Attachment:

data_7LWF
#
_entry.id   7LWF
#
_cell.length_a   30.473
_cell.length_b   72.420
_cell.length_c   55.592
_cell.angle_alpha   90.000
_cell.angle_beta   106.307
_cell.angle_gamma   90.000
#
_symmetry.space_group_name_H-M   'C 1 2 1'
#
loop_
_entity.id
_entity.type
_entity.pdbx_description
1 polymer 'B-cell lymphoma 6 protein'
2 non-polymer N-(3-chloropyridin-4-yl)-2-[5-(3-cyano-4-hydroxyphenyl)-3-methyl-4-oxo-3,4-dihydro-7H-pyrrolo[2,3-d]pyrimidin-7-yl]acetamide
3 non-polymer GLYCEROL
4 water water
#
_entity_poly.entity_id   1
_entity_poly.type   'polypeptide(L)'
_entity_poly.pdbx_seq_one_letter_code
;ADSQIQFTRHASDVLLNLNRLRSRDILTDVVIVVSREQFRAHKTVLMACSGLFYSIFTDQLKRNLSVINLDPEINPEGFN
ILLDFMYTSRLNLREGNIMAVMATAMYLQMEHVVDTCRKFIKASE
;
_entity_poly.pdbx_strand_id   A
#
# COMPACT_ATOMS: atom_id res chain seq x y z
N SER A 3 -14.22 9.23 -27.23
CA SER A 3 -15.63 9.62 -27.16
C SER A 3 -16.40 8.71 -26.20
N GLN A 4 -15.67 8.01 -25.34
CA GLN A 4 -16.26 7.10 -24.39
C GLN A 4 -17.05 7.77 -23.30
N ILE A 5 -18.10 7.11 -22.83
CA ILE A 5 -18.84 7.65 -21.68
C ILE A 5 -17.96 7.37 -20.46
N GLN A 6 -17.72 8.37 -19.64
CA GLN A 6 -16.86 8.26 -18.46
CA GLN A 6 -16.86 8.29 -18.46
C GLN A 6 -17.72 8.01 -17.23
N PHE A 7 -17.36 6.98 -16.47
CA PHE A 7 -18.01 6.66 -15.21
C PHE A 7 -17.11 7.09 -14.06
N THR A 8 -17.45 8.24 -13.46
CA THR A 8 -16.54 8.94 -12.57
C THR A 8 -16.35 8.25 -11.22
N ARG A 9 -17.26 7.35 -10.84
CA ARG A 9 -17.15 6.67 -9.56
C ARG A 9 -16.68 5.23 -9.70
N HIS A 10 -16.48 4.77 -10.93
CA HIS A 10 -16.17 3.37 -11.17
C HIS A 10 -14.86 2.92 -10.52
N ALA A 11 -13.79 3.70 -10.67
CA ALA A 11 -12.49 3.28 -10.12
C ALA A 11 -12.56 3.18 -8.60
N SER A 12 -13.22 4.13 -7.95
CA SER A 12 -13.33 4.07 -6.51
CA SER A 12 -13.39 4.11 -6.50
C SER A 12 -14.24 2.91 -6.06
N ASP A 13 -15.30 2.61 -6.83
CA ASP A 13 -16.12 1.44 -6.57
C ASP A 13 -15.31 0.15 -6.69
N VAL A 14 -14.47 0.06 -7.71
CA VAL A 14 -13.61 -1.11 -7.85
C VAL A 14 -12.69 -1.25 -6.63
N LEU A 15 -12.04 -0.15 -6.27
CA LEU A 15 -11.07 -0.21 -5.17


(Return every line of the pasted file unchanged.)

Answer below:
data_7LWF
#
_entry.id   7LWF
#
_cell.length_a   30.473
_cell.length_b   72.420
_cell.length_c   55.592
_cell.angle_alpha   90.000
_cell.angle_beta   106.307
_cell.angle_gamma   90.000
#
_symmetry.space_group_name_H-M   'C 1 2 1'
#
loop_
_entity.id
_entity.type
_entity.pdbx_description
1 polymer 'B-cell lymphoma 6 protein'
2 non-polymer N-(3-chloropyridin-4-yl)-2-[5-(3-cyano-4-hydroxyphenyl)-3-methyl-4-oxo-3,4-dihydro-7H-pyrrolo[2,3-d]pyrimidin-7-yl]acetamide
3 non-polymer GLYCEROL
4 water water
#
_entity_poly.entity_id   1
_entity_poly.type   'polypeptide(L)'
_entity_poly.pdbx_seq_one_letter_code
;ADSQIQFTRHASDVLLNLNRLRSRDILTDVVIVVSREQFRAHKTVLMACSGLFYSIFTDQLKRNLSVINLDPEINPEGFN
ILLDFMYTSRLNLREGNIMAVMATAMYLQMEHVVDTCRKFIKASE
;
_entity_poly.pdbx_strand_id   A
#
# COMPACT_ATOMS: atom_id res chain seq x y z
N SER A 3 -14.22 9.23 -27.23
CA SER A 3 -15.63 9.62 -27.16
C SER A 3 -16.40 8.71 -26.20
N GLN A 4 -15.67 8.01 -25.34
CA GLN A 4 -16.26 7.10 -24.39
C GLN A 4 -17.05 7.77 -23.30
N ILE A 5 -18.10 7.11 -22.83
CA ILE A 5 -18.84 7.65 -21.68
C ILE A 5 -17.96 7.37 -20.46
N GLN A 6 -17.72 8.37 -19.64
CA GLN A 6 -16.86 8.26 -18.46
CA GLN A 6 -16.86 8.29 -18.46
C GLN A 6 -17.72 8.01 -17.23
N PHE A 7 -17.36 6.98 -16.47
CA PHE A 7 -18.01 6.66 -15.21
C PHE A 7 -17.11 7.09 -14.06
N THR A 8 -17.45 8.24 -13.46
CA THR A 8 -16.54 8.94 -12.57
C THR A 8 -16.35 8.25 -11.22
N ARG A 9 -17.26 7.35 -10.84
CA ARG A 9 -17.15 6.67 -9.56
C ARG A 9 -16.68 5.23 -9.70
N HIS A 10 -16.48 4.77 -10.93
CA HIS A 10 -16.17 3.37 -11.17
C HIS A 10 -14.86 2.92 -10.52
N ALA A 11 -13.79 3.70 -10.67
CA ALA A 11 -12.49 3.28 -10.12
C ALA A 11 -12.56 3.18 -8.60
N SER A 12 -13.22 4.13 -7.95
CA SER A 12 -13.33 4.07 -6.51
CA SER A 12 -13.39 4.11 -6.50
C SER A 12 -14.24 2.91 -6.06
N ASP A 13 -15.30 2.61 -6.83
CA ASP A 13 -16.12 1.44 -6.57
C ASP A 13 -15.31 0.15 -6.69
N VAL A 14 -14.47 0.06 -7.71
CA VAL A 14 -13.61 -1.11 -7.85
C VAL A 14 -12.69 -1.25 -6.63
N LEU A 15 -12.04 -0.15 -6.27
CA LEU A 15 -11.07 -0.21 -5.17